Random ramblings of a mind damaged by years of disuse and abuse. Also a place to go to be bored to tears.
The Random Comic Strip
Words to live by...
"How beautiful it is to do nothing, and to rest afterward."
(The right to looseness has been officially given)
"Everyone carries a part of society on his shoulders," wrote Ludwig von Mises, "no one is relieved of his share of responsibility by others. And no one can find a safe way for himself if society is sweeping towards destruction. Therefore everyone, in his own interest, must thrust himself vigorously into the intellectual battle."
Apparently, the crossword puzzle that disappeared from the blog, came back.
Monday, December 5, 2011
That's a No-No! Unless...
I have engaged in some political discussions over the last few days. These can be contentious, I admit, but these weren't very bad as political discussions go. But I do not want to talk about the politics involved but about certain concepts and how we form them.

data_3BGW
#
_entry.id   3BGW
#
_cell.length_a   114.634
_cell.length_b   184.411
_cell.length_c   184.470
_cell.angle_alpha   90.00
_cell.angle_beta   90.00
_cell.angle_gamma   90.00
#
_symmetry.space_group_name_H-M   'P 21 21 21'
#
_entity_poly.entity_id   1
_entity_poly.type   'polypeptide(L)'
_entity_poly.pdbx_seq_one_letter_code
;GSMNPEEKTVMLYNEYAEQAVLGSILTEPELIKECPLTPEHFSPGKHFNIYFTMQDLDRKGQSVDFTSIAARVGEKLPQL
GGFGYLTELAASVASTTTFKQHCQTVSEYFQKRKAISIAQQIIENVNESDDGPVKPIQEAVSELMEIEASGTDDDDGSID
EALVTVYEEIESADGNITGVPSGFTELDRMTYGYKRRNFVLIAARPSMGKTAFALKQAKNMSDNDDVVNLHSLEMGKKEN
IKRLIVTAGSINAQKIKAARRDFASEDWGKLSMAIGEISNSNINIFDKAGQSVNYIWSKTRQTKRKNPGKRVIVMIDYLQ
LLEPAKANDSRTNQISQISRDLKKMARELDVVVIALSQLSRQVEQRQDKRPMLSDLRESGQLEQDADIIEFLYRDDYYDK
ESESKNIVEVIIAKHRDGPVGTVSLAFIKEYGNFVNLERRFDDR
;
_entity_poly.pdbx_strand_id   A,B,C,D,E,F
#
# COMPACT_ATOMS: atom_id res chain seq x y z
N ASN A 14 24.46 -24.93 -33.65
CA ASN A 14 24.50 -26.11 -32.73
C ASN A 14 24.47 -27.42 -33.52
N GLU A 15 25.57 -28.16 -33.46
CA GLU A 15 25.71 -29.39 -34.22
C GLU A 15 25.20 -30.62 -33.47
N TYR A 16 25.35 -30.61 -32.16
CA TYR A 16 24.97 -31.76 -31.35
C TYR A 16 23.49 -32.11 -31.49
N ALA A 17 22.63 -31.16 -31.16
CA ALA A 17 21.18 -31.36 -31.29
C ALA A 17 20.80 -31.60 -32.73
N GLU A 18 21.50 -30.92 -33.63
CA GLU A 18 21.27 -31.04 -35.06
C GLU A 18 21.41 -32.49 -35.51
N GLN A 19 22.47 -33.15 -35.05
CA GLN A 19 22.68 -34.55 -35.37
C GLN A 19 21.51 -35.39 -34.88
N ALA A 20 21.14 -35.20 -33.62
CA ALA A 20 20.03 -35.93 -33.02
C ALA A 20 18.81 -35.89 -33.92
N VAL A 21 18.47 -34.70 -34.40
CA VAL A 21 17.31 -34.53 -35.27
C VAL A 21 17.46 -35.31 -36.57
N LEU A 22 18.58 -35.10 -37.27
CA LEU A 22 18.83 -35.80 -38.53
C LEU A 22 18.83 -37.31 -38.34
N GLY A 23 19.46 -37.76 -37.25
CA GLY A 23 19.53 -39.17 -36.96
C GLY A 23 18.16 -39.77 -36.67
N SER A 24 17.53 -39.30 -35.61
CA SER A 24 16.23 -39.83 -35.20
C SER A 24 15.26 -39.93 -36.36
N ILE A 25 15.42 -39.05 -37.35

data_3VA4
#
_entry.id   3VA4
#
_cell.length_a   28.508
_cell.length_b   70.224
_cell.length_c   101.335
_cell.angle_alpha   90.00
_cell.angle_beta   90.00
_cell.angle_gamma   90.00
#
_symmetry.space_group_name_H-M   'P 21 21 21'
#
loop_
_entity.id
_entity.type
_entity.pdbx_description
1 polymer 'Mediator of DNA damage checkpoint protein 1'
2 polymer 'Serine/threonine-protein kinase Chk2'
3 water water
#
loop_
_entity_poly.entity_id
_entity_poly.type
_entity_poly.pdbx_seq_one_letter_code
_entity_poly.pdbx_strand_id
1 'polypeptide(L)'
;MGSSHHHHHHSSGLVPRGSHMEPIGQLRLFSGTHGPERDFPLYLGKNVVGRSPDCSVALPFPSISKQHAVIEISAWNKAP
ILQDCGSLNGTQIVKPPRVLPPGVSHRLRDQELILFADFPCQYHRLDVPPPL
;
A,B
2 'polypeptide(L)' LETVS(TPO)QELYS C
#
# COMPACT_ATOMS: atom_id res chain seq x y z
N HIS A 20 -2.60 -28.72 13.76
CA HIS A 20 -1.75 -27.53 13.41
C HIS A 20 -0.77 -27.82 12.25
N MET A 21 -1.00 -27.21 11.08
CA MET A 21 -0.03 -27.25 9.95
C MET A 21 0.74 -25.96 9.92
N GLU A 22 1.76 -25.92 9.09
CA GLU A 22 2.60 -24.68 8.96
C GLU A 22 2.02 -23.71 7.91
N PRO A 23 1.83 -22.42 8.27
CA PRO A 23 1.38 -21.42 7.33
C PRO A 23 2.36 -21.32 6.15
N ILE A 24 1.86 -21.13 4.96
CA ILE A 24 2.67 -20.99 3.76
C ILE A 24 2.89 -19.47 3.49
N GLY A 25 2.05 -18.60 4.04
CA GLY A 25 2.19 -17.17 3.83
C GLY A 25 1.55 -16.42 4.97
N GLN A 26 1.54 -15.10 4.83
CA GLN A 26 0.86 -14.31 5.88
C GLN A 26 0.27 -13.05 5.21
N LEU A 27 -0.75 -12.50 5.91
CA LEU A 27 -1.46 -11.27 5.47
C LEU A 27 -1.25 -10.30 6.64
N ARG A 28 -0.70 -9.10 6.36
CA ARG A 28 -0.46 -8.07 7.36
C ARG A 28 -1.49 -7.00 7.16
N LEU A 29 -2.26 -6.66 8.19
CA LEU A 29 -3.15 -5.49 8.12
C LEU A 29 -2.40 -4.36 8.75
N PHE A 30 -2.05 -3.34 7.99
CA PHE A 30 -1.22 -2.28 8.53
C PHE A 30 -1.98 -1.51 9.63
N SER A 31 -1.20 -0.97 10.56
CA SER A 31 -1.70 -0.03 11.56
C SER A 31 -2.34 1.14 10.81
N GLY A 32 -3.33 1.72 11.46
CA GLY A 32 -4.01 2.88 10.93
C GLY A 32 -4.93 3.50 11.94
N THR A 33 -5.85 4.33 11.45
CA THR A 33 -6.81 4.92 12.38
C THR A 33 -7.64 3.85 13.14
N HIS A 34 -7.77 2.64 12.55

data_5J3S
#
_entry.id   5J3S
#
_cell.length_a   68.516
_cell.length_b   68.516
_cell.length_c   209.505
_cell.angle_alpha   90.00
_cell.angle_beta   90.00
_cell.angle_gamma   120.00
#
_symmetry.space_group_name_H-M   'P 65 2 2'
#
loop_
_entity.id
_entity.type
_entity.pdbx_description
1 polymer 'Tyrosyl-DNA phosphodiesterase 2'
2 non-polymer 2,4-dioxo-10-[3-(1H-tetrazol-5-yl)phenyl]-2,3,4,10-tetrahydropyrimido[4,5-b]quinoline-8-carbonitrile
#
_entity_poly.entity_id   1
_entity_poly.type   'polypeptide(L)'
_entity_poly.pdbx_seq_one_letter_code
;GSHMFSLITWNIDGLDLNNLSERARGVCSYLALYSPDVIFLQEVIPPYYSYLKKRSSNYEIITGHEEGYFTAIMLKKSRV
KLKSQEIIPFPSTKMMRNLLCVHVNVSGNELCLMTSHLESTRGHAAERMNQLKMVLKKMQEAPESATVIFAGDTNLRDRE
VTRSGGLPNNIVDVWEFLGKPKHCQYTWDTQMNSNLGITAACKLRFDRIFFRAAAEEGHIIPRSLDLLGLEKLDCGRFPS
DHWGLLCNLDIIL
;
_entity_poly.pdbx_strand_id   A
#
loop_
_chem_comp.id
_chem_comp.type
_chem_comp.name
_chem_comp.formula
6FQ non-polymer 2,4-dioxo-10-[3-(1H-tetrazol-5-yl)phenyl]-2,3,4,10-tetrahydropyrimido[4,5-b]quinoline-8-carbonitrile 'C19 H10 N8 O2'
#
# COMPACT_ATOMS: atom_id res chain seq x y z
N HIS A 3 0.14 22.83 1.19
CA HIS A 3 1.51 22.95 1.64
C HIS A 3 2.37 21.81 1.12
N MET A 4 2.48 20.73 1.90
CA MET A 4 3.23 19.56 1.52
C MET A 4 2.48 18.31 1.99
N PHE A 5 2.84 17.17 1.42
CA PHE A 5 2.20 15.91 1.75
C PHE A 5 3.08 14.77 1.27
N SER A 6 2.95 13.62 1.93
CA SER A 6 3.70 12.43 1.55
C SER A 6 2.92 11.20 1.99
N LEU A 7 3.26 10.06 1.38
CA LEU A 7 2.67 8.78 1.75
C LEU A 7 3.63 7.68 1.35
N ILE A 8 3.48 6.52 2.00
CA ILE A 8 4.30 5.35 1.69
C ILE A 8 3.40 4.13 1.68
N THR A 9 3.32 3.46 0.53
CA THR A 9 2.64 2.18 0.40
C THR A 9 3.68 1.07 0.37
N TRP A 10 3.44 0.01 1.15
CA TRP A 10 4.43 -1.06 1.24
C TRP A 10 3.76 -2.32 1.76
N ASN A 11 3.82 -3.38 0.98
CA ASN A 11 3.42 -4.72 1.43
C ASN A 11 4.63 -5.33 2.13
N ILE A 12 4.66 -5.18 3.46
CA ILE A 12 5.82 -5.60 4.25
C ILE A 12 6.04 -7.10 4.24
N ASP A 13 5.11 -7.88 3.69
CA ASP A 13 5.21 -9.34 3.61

When I was just begining to become human (in my opinion, that happens around 5 years of age), I had been taught that there was good behavior and bad behavior. There was no "almost" good or bad, just those two polar opposites. It was about this time that nuances were introduced into the mix. All of a sudden, instead of "always tell the truth", there was the "little white lie." You shouldn't tell Mommie that her perfume makes your eyes water or that her new hat is silly looking. Daddy shouldn't be told he has really bad body odor sometimes. You should always thank people for their gifts even if they weren't what you wanted.
Think about it... honesty is the best policy but no one likes a tattle-tale. It is a wonder that any of us grow up mentally healthy. We must sort through and make sense of so much contradictory information and training. Maybe that mental health thing is very subjective and highly dependent on cultural norms.
I understand that, culturally, we have shifted away from the either/or norm and adopted more of a "shades of gray" view of morality. I understand that. I have used it to my advantage a number of times. But I cannot shake that absolutist nature of my pre-kindergarten training. I have, over the years, learned to meld the "black or white" view with the "shades of gray" view.
My only problem has been in maintaining a consistent point on the sliding scale of where "good" ends and "evil" begins.